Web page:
Saturday, August 23, 2008
Tuesday, August 19, 2008
Larger tomatoes are Beefsteak, finally getting over their blossom end rot issues although we still have lots of blemishes. Smaller ones are Celebrities.
Monday, August 18, 2008
I also made a planting stick to help make my seeding more uniform. The long lines are 1/2" apart, while the hashes are 1" increments.
The taters, the one good size onion I got this year, and a red onion I found while preparing the bed for the beets. (Oh, and turnips to be planted south of the beets).
As of 8/17, we have 163# picked ytd and are up to 2.6" of rain in August. Tomatoes are starting to come in, the blossom end rot problems are decreasing but a large number of the tomatoes are blemished from it (Beefsteak and Celebrities).
Tuesday, August 12, 2008
8/16 Got them planted!
10 Rows x 4' of Detroit Dark Red, maturity 65 Days = 10/21
7 Rows x 4' of Early Wonder G.T., maturity 57 Days = 10/13
8/17 Filled in a spot under the trellis with Detroit Dark Reds, by hand, not board.
Monday, August 11, 2008
Unfortunately, I planted too shallow and only had one that attained full size. Plus several smaller ones I've been eating that really make a meal.
Would be interesting to spread around some maybe for that onion / flea beetle effect from OSV notes?
Next year's plan:
Plant around April 15th.
From Univ. of Minnesota:
Plant onion sets, pointy end up, 1½ to 2" below soil. If you're planting
big sets for green onions, space them close, almost touching. If you're planting
them for full size onions, space them 3 to 4" apart. Firm the soil around the
Straight Eights did wonderful, until succumbing (I believe) to bacterial wilt. Flavor was good, although I thought a tad bitter.
Pioneer Hybrids failed to sprout.
Cucumbers have about a 60 day maturity window.
Assuming a Last Frost Date of 5/14. Since my Straight 8s came up from 5/21, they're probably safe to plant that early.
Assuming a First Frost Date of 9/24, last planting should be in on 7/24. The OSV interpreter did mention they typically harvest cukes after the first frost, so that may be an interesting experiment. The old New Englanders tended to prefer size over taste, particularly since items like cucumbers would just get pickled.
So let's aim in 2009 for a series of plantings, starting with the Straight 8s and maybe trying some bush and/or pickling varieties towards the end. Marketmore 76 recommended as a variety that is disease resistant, plant after frost danger is past.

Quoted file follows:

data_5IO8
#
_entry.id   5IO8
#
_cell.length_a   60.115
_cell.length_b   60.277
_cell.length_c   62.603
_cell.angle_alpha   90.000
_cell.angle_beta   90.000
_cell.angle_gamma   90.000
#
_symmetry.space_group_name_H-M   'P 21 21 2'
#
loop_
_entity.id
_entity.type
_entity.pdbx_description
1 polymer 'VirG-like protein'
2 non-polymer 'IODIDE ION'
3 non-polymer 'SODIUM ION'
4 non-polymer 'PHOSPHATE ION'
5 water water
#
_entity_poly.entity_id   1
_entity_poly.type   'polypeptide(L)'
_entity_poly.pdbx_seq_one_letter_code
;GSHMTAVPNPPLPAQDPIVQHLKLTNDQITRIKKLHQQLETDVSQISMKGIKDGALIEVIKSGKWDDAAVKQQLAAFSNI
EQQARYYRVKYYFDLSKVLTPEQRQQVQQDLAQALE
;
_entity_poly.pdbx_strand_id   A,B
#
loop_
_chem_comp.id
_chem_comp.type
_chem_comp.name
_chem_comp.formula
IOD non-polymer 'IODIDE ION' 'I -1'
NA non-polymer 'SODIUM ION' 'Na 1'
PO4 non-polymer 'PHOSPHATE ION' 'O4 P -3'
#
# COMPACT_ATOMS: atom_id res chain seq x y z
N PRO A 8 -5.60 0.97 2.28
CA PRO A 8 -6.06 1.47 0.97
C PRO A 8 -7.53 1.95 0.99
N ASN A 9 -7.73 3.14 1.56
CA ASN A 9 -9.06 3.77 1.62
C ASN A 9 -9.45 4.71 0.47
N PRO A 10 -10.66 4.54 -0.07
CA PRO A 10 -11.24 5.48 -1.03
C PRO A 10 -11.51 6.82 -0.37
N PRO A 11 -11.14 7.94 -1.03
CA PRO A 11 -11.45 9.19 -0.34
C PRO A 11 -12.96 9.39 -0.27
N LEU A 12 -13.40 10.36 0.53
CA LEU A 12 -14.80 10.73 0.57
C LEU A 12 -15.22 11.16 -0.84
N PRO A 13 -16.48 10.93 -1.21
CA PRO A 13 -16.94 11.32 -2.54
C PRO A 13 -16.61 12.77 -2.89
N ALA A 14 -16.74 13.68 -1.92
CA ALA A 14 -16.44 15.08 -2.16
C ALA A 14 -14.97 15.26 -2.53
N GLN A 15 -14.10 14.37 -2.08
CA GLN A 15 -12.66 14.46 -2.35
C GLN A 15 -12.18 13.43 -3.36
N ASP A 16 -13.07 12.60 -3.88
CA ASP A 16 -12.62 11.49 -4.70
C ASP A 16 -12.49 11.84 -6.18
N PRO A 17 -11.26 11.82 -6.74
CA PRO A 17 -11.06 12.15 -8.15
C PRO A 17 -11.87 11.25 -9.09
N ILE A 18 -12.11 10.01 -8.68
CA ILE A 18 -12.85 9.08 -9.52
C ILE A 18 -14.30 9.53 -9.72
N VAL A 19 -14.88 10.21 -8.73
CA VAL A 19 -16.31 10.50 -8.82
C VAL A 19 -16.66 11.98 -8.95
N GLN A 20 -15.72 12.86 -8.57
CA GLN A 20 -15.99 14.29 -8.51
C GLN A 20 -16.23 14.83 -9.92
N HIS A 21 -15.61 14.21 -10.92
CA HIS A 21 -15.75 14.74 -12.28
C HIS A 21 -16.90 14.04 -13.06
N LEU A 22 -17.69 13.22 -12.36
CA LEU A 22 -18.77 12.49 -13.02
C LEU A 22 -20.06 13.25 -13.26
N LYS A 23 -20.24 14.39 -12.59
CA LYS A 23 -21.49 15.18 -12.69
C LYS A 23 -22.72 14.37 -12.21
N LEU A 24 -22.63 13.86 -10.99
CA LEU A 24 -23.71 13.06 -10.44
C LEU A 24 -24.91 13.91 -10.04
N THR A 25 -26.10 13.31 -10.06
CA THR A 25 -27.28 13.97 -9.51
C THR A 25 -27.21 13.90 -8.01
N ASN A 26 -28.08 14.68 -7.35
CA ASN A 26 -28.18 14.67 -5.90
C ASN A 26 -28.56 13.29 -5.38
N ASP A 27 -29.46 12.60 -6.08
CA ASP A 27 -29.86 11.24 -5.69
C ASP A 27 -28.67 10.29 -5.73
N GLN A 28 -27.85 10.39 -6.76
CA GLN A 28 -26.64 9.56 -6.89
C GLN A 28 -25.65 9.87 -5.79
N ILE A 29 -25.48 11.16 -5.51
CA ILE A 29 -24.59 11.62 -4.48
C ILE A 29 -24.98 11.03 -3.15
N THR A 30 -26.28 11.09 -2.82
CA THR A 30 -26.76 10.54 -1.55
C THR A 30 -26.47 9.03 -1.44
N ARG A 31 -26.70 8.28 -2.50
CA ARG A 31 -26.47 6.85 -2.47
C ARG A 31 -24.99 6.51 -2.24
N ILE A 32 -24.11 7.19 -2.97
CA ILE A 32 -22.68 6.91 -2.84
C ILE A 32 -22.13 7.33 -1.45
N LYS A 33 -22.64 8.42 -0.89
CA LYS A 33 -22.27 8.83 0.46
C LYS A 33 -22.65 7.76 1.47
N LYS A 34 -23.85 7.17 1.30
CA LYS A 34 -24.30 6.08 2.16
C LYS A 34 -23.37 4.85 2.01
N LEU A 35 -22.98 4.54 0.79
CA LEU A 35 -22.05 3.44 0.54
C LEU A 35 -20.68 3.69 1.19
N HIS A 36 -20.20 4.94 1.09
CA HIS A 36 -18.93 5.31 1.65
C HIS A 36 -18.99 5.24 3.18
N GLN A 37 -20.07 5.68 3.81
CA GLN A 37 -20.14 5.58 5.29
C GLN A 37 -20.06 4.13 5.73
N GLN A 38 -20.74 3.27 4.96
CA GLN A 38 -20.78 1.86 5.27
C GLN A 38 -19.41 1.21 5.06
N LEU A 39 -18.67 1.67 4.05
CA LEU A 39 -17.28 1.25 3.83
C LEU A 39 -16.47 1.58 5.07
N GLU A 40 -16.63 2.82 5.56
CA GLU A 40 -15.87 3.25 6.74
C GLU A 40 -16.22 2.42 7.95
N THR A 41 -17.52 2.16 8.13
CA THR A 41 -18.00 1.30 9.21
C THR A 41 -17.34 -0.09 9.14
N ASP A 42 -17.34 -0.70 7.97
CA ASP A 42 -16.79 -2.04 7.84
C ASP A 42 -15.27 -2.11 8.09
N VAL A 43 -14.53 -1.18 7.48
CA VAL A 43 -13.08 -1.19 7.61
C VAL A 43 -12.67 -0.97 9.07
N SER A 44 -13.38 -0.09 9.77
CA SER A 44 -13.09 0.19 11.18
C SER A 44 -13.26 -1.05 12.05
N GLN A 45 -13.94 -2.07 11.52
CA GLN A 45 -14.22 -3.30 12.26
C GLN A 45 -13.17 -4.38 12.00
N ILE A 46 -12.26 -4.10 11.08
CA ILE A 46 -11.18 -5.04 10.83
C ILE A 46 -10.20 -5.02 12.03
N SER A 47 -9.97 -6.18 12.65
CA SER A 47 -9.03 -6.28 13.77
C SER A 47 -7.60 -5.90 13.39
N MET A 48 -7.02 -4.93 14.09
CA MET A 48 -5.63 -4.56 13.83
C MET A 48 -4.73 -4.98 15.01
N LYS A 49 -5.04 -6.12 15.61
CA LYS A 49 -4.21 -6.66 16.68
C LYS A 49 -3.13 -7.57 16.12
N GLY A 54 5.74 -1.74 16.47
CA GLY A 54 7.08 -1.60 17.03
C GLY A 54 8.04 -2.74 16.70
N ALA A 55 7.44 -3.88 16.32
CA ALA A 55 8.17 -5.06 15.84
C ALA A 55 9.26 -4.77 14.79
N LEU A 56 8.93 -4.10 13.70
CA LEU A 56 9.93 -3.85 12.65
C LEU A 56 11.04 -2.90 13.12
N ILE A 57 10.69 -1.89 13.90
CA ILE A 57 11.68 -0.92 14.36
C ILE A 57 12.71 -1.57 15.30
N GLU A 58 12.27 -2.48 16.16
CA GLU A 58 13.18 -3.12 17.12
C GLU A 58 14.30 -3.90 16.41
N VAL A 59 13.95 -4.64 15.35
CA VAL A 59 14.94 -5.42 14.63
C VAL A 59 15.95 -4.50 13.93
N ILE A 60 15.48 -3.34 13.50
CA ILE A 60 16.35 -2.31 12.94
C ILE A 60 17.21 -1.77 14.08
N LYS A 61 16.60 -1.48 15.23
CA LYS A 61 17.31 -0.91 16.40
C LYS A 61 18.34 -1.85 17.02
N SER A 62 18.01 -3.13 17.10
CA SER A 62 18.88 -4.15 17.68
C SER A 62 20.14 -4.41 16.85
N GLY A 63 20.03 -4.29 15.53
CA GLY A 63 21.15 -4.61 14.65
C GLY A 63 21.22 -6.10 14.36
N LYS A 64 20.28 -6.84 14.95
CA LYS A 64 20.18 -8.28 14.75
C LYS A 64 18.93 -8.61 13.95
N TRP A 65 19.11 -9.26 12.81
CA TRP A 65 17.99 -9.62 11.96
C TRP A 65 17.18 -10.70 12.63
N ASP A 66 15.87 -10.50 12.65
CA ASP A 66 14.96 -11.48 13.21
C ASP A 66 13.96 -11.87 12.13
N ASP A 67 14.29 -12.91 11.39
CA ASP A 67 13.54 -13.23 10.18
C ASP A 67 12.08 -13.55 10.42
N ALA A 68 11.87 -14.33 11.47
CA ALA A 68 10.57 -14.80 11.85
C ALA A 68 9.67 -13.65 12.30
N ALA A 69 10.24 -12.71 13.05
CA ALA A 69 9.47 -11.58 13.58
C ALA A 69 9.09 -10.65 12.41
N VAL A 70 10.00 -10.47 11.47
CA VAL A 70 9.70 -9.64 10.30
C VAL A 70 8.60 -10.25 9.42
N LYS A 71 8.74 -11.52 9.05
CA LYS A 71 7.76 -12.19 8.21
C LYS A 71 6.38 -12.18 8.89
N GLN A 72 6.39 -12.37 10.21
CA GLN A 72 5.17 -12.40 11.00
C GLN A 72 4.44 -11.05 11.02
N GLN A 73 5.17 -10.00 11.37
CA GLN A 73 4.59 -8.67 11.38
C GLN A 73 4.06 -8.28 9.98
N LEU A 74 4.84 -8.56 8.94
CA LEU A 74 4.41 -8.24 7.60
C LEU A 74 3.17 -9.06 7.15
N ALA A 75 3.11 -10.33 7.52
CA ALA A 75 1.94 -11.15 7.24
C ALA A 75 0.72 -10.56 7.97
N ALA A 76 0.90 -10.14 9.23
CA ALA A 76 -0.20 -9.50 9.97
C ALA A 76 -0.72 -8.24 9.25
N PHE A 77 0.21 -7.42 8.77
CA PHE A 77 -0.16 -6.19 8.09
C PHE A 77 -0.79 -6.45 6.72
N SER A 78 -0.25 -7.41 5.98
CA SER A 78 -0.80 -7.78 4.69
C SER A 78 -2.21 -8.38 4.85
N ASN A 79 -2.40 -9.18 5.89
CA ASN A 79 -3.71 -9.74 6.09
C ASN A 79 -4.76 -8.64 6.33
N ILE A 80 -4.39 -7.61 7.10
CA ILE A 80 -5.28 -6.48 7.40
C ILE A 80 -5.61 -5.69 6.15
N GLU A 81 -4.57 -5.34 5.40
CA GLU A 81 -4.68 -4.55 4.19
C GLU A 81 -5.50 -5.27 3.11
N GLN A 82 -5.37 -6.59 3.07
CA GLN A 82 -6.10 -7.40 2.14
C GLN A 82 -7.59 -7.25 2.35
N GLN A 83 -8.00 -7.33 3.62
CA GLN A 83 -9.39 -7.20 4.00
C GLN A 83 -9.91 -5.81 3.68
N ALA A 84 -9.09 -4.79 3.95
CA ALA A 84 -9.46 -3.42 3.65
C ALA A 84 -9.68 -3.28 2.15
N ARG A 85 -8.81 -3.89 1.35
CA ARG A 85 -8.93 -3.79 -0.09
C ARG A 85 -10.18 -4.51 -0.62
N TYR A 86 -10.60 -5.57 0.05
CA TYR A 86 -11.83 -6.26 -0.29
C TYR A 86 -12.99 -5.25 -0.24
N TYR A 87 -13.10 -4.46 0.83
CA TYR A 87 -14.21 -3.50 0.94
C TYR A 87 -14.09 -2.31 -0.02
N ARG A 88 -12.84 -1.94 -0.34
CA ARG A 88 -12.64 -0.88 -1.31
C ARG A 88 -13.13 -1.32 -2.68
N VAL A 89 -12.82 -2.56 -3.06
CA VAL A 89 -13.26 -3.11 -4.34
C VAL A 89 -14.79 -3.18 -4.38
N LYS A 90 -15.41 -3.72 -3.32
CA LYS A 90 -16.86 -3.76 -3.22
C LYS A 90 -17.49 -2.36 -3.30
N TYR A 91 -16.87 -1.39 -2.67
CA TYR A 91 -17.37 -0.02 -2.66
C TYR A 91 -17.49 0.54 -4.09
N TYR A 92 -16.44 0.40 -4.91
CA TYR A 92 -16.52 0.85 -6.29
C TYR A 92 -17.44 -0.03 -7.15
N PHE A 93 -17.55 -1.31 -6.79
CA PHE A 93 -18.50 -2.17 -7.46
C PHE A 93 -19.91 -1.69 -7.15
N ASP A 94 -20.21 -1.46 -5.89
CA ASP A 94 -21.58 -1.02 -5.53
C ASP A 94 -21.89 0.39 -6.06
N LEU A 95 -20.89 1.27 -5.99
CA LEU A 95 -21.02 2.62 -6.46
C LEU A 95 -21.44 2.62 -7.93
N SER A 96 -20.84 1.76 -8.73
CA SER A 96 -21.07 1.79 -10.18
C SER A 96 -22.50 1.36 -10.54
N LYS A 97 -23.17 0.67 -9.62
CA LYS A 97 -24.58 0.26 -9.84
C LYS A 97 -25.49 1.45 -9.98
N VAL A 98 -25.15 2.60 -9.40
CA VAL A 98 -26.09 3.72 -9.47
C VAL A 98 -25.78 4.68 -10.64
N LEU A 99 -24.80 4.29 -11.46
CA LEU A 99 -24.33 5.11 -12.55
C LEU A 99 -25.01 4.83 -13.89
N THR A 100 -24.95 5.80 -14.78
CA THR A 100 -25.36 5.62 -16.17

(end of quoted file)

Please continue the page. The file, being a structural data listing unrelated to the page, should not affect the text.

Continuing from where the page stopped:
ALSO, let's try companion plantings of marigolds & radishes with them to see if it repels the cucumber beetles from the young plants!
If I'm not successful otherwise controlling the wilt (see post below), I'm thinking that will help control bacterial wilt issues indirectly. As some cukes die, others will be coming into production.
Rhubarb's talents extend beyond pies and cakes. In fact, scientists have
discovered that the oxalic acid in rhubarb stems (the same stuff that makes
your lips pucker) can be used to scour cooking pots.
If aphids are pest in your garden, rhubarb can help. In her book, "Slug Bread &
Beheaded Thistles," author Ellen Sandbeck describes a unique use for
rhubarb leaves--as an aphid spray. Here's the recipe:1) Chop 3 to 5 rhubarb leaves
and add to a quart of water. 2) Boil for 30 minutes.3) Strain and add a dash of liquid, non-detergent, soap.4) Fill spray bottle with liquid and use it on aphids.
Note: Because rhubarb leaves are poisonous, don't use this spray on edible plants
Sweet 100 Cherry -- doing fine
Beefsteak -- having problems with Blossom End Rot (I believe that's the culprit).
Celebrity -- having problems with Blossom End Rot
Big Boy -- doing fine
Early Girl -- low yielding, but doing fine.
Going to get a soil sample kit from the extension office tomorrow. The BER may have been excerbated by a dry spell we had of 3/10" of rain in the 10 days preceeding the deluge of July 23-25 when we had 3" of rain. I suspect that brought a shock of water uptake into the plants.